20 Things Someone With an Eating Disorder Wishes They Could Tell You

I read a very interesting article today. As I was reading I found it quite interesting how I felt about the statements. I noticed that many of the statements do not apply to me today like they did in the past. The statements that once had a heavier meaning to me, now are just something that I “felt before”. It’s funny how something that felt so strong and controlling can now just seem like a “passing thought”.

I’m not sure when many of these statements lost their power for me, but it’s something that can’t be pin-pointed in time. You don’t wake up one day and say, “hey, this idea no longer has power over me”. Recovery, and the learning, becomes a part of you, and I’ve found that you don’t know you’re ahead until you look back and see that you’re no longer “there”… Wherever “there” is for you. For me, “there” is no longer feeling the statements below as true.

For people who may be starting recovery or feeling truth in these statements, this article might be helpful to you or your friends/family. It does verbalized some ideas fairly well. Eating disorders are hard to verbalize and understand- articles like these tend to be helpful.

As you walk through your journey remember that each step is a learning experience and that you will take something with you.

So, without further ado, here is the article:

The world of eating disorders is one I know well – it’s secretive and elusive, a realm of bones and hush-hush tones. Talking about it is hard. Our voices get lost amongst the vociferous cries of our mental counterparts in our head. Even when we do speak out, all we see are expressions of embarrassment and confusion, exchanging anxious glances to encourage the conversation along to a nicer, safer place.

We’re often hard to read; our minds are a cacophony but yet the emotions we allow to pour through are stifled and indifferent. As much as mental health is progressively becoming an active talking point in societal discourse, the nuances of mental health disorders are scarcely discussed – maybe because there are so many it’s impossible to find a starting point. However through my own personal journey, I have largely remained silent too, feeling that any attempt at explaining something that’s an entire grey area would be hopeless. But although the world might not be ready to unearth the monumental complexities of eating disorders just yet, it might be ready to hear 20 things that someone with an eating disorder wishes they were able to tell you.

1. I envy you for being able to eat without a burdening feeling of guilt, shame and self loathing.

2. I often envision myself eating normally – enjoying it – but the idea is always better than reality.

3. Please don’t feel guilty about eating in front of me. Watching other people eat with enjoyment spread across their faces fills me with a warmth you wouldn’t know.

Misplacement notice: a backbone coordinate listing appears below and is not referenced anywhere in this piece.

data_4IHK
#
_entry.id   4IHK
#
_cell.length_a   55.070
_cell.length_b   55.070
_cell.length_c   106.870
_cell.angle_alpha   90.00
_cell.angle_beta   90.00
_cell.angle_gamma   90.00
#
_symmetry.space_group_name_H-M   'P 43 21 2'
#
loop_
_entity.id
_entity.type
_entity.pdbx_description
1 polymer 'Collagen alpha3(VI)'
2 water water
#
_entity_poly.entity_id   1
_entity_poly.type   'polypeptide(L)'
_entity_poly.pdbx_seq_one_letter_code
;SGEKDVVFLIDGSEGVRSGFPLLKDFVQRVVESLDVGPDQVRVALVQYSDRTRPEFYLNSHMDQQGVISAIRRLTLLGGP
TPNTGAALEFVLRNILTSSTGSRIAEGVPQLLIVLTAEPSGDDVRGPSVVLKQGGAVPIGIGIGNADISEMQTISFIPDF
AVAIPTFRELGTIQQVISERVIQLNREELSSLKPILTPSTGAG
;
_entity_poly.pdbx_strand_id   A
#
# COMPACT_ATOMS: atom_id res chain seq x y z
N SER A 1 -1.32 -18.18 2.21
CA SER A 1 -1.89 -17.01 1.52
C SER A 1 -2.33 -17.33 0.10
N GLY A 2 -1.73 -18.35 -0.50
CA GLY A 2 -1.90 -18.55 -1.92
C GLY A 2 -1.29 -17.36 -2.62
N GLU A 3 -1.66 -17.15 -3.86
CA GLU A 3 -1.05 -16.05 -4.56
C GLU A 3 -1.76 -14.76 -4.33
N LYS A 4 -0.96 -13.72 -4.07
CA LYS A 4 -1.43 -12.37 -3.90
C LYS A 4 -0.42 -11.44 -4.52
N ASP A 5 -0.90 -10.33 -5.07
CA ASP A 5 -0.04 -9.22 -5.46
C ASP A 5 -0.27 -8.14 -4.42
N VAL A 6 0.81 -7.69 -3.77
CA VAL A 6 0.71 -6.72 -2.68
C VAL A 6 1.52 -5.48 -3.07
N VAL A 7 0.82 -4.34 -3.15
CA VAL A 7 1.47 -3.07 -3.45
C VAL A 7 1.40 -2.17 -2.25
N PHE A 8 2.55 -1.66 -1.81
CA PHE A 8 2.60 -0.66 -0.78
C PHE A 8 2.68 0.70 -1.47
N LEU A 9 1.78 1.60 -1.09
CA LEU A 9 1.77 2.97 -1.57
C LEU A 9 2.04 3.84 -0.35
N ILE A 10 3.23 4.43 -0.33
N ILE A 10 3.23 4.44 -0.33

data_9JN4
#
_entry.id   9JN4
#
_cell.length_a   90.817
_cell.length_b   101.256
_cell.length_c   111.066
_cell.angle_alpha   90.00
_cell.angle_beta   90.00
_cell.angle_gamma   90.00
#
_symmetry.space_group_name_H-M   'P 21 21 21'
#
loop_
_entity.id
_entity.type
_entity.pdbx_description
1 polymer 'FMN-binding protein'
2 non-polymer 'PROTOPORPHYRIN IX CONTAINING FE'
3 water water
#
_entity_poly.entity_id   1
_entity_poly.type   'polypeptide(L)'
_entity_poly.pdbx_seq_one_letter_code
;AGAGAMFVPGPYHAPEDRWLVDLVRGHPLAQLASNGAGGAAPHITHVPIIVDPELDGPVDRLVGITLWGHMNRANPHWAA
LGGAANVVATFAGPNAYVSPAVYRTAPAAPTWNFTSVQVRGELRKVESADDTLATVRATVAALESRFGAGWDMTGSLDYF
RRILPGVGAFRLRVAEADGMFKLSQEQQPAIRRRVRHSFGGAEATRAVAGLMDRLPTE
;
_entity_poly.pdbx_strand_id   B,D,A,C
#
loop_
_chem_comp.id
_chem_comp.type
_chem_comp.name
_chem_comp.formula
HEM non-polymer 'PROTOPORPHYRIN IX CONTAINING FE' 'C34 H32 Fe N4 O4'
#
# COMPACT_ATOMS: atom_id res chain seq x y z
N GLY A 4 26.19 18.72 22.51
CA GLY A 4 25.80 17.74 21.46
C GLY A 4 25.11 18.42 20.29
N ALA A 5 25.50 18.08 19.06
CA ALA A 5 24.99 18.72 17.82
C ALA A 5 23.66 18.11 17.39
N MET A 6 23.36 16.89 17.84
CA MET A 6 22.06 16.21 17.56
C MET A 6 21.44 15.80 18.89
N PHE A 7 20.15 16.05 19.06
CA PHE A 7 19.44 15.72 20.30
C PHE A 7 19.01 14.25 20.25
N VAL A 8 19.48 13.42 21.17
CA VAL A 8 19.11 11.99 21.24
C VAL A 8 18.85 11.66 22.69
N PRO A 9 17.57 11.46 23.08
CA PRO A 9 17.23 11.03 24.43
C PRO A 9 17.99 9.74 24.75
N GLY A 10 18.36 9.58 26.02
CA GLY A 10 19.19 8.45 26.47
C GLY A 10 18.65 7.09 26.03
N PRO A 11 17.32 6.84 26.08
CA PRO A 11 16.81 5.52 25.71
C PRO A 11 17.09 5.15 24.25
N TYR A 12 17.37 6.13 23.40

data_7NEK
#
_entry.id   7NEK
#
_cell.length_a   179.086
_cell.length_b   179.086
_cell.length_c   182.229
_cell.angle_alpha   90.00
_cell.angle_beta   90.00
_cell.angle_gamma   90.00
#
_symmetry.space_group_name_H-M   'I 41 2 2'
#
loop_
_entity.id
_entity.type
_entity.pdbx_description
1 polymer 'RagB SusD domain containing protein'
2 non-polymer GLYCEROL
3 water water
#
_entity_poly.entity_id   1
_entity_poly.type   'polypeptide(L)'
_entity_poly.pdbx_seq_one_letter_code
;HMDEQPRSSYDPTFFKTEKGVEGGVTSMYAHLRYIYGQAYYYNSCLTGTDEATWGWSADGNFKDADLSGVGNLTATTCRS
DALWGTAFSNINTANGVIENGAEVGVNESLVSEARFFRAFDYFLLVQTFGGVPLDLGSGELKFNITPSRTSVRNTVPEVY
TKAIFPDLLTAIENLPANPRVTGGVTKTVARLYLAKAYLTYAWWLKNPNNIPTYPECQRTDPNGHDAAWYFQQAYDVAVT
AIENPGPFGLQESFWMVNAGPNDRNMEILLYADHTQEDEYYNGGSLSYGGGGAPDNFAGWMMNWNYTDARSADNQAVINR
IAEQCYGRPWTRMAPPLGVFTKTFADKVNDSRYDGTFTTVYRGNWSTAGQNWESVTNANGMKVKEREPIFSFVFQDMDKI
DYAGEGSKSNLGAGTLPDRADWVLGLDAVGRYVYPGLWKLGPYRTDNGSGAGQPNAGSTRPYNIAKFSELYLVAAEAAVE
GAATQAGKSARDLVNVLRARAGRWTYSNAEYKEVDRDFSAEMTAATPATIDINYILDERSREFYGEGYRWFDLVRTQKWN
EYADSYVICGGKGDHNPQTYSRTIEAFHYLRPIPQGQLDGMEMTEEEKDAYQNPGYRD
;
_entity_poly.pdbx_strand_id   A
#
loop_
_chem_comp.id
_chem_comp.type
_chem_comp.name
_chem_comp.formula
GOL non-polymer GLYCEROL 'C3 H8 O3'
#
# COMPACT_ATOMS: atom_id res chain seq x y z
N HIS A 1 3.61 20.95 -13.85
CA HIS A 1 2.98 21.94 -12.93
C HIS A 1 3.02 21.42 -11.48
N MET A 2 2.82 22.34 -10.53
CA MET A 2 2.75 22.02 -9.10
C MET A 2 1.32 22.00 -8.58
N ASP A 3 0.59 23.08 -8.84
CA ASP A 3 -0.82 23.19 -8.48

4. I wish I could cook for you and share the meal together. I really do.

5. My anorexia isn’t an attempt to be thin and beautiful. It’s about disappearing entirely.

6. My bulimia isn’t about having my cake and eating it. It’s about punishing myself.

7. I’m sorry that I cancel on you so much but my bulimia forces unexpected dates upon me that I have to attend.

8. If I do ever eat anything in front of you, take that as a huge sign of trust.

9. If I do ever eat anything in front of you, please don’t bring any attention to this situation.

10. Eating disorders aren’t just a starvation of food – they are a starvation of life and joy.

11. I am not being rude when I don’t join in your conversations about food. I just feel so disconnected from that part of life.

12. It annoys me when you go on diets because you’re perfect and happy as you are. Don’t ruin that. I know where obsession leads.

13. I didn’t look at a picture of a model and seek to acquire their figure. I looked at myself and hated the reflection; I thought I took up too much space.

14. When I ask you if I look big, I am not attention seeking. I need reassurance that my quest to diminish is working.

15. Me not wanting to be your size doesn’t mean I think you’re fat. It means I associate your size with happiness of which I am not worthy of.

16. When meeting new people, please don’t imply that I eat to try and make me not stand out. I think they will see me as weak for being an eater.

17. My eating disorder doesn’t act alone; its friends are depression and anxiety.

18. I used to love food and still do. I probably think about food more than you do.

19. My eating disorder isn’t a choice – it’s an illness.

20. I will never expect you to understand me and my disorder as I don’t think I even understand myself.

Link to the full article:
http://m.huffpost.com/uk/entry/6636502

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